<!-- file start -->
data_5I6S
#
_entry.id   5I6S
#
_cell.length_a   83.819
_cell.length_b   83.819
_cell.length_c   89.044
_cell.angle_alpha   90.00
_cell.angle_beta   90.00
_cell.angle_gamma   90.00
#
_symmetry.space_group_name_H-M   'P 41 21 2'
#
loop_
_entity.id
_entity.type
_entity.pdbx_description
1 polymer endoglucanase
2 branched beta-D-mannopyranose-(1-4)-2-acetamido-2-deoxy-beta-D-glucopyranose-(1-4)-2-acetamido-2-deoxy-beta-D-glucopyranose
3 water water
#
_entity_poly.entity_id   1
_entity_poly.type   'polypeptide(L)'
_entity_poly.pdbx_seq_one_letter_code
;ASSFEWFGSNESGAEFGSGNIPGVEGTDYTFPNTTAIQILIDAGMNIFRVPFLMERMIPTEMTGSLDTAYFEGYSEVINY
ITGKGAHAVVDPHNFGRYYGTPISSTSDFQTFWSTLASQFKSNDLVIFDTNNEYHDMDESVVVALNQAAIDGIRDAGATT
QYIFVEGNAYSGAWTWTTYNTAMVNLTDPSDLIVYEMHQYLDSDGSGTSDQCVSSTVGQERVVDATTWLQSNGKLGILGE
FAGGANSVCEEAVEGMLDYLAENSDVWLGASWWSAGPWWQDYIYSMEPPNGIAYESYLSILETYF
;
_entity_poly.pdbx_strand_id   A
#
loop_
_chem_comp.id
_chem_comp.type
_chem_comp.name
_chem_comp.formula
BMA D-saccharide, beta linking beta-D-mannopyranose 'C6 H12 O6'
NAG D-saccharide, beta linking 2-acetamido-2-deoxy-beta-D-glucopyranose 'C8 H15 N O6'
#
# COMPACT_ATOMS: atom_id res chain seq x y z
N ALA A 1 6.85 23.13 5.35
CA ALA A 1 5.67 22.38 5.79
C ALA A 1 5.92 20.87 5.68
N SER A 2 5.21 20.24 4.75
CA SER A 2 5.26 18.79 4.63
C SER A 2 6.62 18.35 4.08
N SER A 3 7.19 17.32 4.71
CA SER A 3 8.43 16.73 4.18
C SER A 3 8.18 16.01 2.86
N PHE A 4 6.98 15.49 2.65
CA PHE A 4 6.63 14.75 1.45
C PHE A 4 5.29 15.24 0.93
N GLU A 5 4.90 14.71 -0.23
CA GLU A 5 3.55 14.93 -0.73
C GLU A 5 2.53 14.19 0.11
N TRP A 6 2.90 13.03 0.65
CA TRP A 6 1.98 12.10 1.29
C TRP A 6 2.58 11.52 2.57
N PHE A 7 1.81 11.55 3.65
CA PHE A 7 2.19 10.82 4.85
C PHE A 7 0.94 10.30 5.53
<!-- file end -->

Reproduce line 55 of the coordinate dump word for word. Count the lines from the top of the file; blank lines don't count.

C GLU A 5 2.53 14.19 0.11